Lower Satisfaction in Consumer-Directed Health Plans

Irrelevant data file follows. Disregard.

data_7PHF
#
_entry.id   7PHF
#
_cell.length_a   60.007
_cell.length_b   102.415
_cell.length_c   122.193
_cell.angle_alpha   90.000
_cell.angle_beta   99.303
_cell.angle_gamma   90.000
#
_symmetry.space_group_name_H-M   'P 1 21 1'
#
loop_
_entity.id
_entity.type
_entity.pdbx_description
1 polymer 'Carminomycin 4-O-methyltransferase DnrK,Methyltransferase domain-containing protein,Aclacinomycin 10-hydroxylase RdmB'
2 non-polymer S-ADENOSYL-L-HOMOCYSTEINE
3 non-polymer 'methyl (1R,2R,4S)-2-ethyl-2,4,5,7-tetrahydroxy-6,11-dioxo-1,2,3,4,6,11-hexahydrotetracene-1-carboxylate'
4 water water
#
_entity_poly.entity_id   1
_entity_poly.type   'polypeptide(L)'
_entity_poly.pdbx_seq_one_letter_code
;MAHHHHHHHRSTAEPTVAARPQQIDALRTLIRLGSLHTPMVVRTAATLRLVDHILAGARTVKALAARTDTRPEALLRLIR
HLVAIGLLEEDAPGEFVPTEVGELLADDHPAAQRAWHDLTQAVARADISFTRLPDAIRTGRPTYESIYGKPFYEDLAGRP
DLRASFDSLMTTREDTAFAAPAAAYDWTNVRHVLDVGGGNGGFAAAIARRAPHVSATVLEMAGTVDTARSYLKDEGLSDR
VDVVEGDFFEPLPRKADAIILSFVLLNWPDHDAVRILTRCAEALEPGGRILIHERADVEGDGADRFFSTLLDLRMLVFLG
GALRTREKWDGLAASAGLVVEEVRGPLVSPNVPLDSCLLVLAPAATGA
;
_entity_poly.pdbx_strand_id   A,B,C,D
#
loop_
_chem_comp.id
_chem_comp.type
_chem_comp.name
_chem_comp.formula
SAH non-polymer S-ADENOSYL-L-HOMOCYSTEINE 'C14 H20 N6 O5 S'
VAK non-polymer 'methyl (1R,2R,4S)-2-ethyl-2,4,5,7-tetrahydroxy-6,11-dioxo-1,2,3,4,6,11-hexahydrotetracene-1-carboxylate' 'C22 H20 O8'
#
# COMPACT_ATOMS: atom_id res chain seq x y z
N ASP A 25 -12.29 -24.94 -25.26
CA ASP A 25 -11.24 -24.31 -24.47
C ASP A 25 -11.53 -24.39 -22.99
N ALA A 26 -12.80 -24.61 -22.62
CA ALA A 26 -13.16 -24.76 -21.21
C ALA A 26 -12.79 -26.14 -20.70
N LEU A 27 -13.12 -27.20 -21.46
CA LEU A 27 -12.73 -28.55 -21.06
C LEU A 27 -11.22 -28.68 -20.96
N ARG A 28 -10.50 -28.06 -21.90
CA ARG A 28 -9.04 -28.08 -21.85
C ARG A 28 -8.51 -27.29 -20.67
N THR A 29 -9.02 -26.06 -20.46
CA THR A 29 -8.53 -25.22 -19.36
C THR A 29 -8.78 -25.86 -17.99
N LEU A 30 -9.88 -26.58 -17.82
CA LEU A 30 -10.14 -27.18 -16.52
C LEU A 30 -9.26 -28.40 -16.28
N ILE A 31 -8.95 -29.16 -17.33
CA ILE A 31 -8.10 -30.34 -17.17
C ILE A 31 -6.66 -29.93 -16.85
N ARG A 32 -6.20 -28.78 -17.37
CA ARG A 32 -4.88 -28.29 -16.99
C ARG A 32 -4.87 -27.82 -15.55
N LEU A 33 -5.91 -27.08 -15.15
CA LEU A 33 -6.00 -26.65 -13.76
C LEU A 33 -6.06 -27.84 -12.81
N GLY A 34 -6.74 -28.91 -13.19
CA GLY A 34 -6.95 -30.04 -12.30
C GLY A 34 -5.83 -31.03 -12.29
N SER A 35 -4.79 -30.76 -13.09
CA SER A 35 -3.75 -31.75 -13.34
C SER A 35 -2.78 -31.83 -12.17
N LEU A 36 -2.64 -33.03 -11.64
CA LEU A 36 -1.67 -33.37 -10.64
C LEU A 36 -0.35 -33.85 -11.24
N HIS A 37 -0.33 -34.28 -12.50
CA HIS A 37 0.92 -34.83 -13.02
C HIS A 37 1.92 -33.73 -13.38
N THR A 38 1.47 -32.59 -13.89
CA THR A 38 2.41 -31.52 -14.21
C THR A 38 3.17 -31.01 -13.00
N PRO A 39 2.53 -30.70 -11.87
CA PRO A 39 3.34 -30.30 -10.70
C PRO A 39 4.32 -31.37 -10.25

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<p>Americans enrolled in "consumer-directed" health plans--a relatively new type of health coverage designed to make people more cost-conscious--are less satisfied with their coverage than those with comprehensive health insurance, according to a <a href="/cnlib/pub/enews_clickthrough.htm?enews_item_id=19804&return_url=http%3A%2F%2Fwww%2Ecmwf%2Eorg%2Fpublications%2Fpublications%5Fshow%2Ehtm%3Fdoc%5Fid%3D326359%26%23doc326359">new survey</a> sponsored by the Employee Benefits Research Institute (EBRI) and The Commonwealth Fund. People with consumer-directed health coverage are also less likely to recommend the plans to a friend or colleague, the survey finds.<br><br>Frequently billed as the latest big idea in health insurance, consumer-directed health care is intended to encourage patients to make informed decisions about purchasing health care based on cost and quality. High-deductible health plans of $1,000 or more for individuals and $2,000 or more for families are combined with tax-preferred health savings accounts or health reimbursement arrangements, which are used to pay for medical expenses not covered by the plans.<bR><Br>While consumer-directed plan enrollees seem to exhibit more cost-conscious behavior in their health care decisions, they are more likely than those covered by comprehensive insurance to avoid or delay getting needed medical care, the survey reveals. When they do get care, consumer-directed plan enrollees encounter larger financial burdens.<br><bR>"This survey finds that consumer plans do, in fact, significantly raise consumer sensitivity to costs and reduce use," say EBRI's Paul Fronstin and the Fund's Sara Collins, the coauthors of the survey report. "But the survey also demonstrates that cost-related reductions in demand are highest among those with the most to lose--those who are sick and those who have low incomes."</p>